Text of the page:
Project to bring grocery, housing to Basalt wins key approval

Downtown

The Basalt Town Council granted the first round of final approvals for two major projects on Tuesday night, one in the downtown core and one at the residential section of Willits.

The council voted 6-0 to approve 65 apartments and 9,000 square feet of commercial space at the site where Clark’s Market was once located, near the intersection of Midland Avenue and Two Rivers Road. Councilwoman Elyse Hottel recused herself because the firm she works for is a consultant on the project.

“This is going to be a good thing for the town of Basalt at the end of the day,” said Councilman Glenn Drummond, who made the motion to approve the project proposed by Tim Belinski and Andrew Light.

The council also voted 7-0 to approve a project known as Parcel 5 of Sopris Meadows subdivision. The residential project features 109 free-market units and 46 affordable housing residences.

Both projects are scheduled for a second reading of final approvals on Aug. 9.

The Basalt Center Circle project drew roughly equal numbers of friends and foes during a public hearing on Tuesday night. Supporters said it would add much needed affordable and attainable housing. The 65 apartments include 17 that will be price-capped. The 9,000 square feet of commercial space is intended for use as a grocery store with an associated liquor store and possible food vendors.

While supporters said the project would add vitality downtown, critics said it will add to traffic congestion and a parking shortage that already plagues Basalt at busy times.

Mayor Bill Kane, the most ­outspoken supporter of the project on the council, said it will add important “transitional housing” at an appropriate place next to a public transit stop.

“It’s density where it belongs,” he said.

Light and Belinski plan to tear down the former Clark’s building, which also currently houses Jimbo’s Liquors and BLT restaurant. The majority of the building has sat empty for the better of a decade. The building will be replaced with a three-floor structure. The grocery store and associated uses will be on the ground floor. Apartments will be on the upper two stories.

The developers made 11th-hour alterations to try to secure approval. In response to public and ­council comments about the appearance of the building in a July 12 meeting, they redesigned the west elevation to blend better with buildings in historic old-town Basalt. They also reduced the number of studio apartments by four and added two larger, one-bedroom units.

“You guys are really good listeners and that’s not taken lightly,” Councilman Ryan Slack said.

While final approval seems certain, council members said they wanted certain details ironed out at the next meeting. Councilwoman Angela Anderson said she wanted the redesign applied to all sides of the proposed building. The development team members said they are working on the design.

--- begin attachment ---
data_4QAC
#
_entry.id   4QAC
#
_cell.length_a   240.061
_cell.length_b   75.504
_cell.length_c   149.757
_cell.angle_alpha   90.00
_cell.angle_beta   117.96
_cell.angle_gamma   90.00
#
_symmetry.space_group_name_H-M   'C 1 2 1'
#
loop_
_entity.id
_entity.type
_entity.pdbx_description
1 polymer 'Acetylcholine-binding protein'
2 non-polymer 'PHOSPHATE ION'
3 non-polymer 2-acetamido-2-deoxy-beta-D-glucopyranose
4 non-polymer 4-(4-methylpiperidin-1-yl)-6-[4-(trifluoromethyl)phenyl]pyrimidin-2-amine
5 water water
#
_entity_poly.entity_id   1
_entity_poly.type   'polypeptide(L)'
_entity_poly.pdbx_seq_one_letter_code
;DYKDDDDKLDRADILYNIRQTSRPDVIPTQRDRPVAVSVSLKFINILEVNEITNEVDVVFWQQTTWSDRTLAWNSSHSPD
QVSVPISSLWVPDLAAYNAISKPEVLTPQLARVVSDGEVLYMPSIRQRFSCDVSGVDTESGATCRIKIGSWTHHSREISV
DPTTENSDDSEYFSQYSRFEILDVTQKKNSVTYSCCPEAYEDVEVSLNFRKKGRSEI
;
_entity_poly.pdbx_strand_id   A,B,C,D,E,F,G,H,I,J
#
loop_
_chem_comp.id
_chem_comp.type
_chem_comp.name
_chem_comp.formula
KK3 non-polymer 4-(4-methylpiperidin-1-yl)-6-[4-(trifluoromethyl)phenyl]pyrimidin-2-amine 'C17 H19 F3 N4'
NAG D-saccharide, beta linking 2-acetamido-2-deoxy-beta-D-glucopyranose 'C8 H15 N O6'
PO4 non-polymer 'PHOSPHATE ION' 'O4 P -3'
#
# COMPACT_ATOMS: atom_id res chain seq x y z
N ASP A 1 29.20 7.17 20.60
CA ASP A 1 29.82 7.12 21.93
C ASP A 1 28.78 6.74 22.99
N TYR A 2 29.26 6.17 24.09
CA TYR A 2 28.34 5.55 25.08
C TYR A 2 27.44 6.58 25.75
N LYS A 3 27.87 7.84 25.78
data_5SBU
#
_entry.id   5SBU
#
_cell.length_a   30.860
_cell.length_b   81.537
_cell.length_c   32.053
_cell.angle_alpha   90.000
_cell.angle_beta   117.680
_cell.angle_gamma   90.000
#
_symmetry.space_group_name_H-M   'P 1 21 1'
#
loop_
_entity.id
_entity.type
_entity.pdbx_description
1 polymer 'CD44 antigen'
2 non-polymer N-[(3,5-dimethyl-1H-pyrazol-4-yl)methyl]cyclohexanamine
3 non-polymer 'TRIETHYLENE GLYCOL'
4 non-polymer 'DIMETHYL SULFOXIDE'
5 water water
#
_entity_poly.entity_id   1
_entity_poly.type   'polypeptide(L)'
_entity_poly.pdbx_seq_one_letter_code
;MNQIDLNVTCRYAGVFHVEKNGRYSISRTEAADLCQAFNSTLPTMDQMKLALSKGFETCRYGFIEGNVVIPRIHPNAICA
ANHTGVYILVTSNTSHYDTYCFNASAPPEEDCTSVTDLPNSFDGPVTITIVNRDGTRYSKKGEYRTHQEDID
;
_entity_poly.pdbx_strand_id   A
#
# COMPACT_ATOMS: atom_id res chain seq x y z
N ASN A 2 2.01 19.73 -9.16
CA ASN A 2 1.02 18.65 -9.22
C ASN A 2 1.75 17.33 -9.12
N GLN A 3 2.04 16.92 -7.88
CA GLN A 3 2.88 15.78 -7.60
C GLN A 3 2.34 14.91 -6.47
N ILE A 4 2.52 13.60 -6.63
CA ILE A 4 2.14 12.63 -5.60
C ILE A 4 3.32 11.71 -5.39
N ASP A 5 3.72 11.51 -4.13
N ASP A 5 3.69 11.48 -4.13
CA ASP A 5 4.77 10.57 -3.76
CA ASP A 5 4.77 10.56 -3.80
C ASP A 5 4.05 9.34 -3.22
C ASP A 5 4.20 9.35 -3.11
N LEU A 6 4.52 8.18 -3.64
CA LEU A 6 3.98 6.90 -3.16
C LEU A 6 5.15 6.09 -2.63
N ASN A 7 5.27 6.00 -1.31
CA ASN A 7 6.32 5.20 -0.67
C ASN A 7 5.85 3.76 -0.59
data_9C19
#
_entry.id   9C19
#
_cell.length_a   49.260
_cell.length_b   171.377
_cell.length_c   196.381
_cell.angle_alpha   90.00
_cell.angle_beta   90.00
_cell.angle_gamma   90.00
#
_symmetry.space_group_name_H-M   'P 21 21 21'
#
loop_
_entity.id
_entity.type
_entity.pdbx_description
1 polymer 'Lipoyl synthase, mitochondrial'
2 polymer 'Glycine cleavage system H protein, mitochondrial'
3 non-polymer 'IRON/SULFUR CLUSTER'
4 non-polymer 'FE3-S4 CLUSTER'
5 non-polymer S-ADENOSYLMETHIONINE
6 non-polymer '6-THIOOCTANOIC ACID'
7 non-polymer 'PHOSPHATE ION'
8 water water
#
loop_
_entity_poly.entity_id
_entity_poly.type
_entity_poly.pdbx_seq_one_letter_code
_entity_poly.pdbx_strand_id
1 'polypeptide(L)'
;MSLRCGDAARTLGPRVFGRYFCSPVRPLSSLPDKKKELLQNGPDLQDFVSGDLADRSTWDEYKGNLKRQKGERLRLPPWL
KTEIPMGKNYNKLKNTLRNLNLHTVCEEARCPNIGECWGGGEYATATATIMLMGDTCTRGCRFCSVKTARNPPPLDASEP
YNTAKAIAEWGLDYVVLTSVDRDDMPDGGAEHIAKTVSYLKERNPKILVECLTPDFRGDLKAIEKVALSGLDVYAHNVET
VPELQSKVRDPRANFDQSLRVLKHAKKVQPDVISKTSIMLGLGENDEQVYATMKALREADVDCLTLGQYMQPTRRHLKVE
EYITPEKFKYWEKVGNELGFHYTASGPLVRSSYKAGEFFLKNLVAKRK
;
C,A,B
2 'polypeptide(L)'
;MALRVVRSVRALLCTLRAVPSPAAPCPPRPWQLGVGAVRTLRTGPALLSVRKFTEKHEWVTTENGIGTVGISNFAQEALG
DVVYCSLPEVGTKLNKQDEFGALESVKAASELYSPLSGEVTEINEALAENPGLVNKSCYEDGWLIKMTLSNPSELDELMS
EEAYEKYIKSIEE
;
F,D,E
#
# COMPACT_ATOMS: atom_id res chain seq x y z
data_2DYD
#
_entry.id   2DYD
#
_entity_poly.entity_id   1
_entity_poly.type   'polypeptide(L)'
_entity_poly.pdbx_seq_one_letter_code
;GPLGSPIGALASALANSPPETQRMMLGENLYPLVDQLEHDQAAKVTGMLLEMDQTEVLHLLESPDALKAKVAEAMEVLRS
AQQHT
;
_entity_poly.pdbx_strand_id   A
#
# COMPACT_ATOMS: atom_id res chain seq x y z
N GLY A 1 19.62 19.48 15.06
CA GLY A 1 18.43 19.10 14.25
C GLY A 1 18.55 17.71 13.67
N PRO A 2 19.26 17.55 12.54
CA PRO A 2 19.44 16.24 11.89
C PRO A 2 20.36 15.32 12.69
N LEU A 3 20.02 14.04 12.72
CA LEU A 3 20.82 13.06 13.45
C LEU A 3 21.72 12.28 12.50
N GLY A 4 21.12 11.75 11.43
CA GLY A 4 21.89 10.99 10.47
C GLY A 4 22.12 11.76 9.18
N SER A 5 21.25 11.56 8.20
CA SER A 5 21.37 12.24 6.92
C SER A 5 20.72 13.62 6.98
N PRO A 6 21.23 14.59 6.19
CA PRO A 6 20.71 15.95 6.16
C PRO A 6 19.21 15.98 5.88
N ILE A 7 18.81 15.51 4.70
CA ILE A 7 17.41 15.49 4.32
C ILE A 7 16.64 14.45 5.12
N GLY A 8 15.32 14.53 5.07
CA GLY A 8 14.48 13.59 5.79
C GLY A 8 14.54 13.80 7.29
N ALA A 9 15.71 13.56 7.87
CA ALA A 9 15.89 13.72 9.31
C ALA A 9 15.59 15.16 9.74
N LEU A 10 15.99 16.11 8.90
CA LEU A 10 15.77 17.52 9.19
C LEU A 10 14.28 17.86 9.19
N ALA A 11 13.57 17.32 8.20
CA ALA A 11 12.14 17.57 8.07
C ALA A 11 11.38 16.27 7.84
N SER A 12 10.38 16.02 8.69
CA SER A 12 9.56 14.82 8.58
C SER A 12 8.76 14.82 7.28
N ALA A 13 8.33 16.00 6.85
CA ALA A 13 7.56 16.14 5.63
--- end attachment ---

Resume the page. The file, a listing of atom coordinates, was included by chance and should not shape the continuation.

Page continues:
Council members also reserved the right to dive into conditions intended to assure a grocery store will be part of the mix in a timely manner. As proposed, the developers must provide proof of a lease with a grocery tenant and put up funds to guarantee the tenant finish of the space before the residential units can be occupied. The developers said lenders have trouble with that condition.

“A bank will see this as a flawed business plan — the opening of any portion of the newly constructed building needs to occur as soon as construction is completed upon it,” said a letter to town government from the developers. “None of the uses should be allowed to hold up another.”

A process also must be crafted on what happens if a grocery operator cannot be enlisted or if a grocery store opens and fails.

“The draft conditions lock in the grocery use as the anchor use for the property and would require the applicant to go back to the (Basalt Planning and Zoning Commission) and Town Council for review if they would like to incorporate another anchor use,” a memo from the planning staff to the council said.

The developers want the flexibility to change anchor tenants without review by the town, as long as the tenant complies with approved anchor uses defined by the town for that zone district.

Slack wants assurances that the project won’t stall and create a different kind of eyesore.

“How can we guarantee we don’t have a giant hole in the ground?” he asked.

Councilman Dieter Schindler asked the developers to guarantee all 65 apartments will be occupied full-time, year-round in hopes of housing local workers. As proposed, they must only guarantee that all leases will be for six months or longer. In addition, 60% of the units must be occupied by local residents as their primary residence.

Light said the apartments are targeted for workforce housing so it is anticipated that leases will be longer than six months. Critics said wealthy out-of-town visitors could gobble up the free-market units for extended stays and prevent use by workers. The primary residence provision would tackle part of that issue. In addition, there is a prohibition on short-term rentals.

By: Scott Condon I  Aspen Daily News I July 28, 2022


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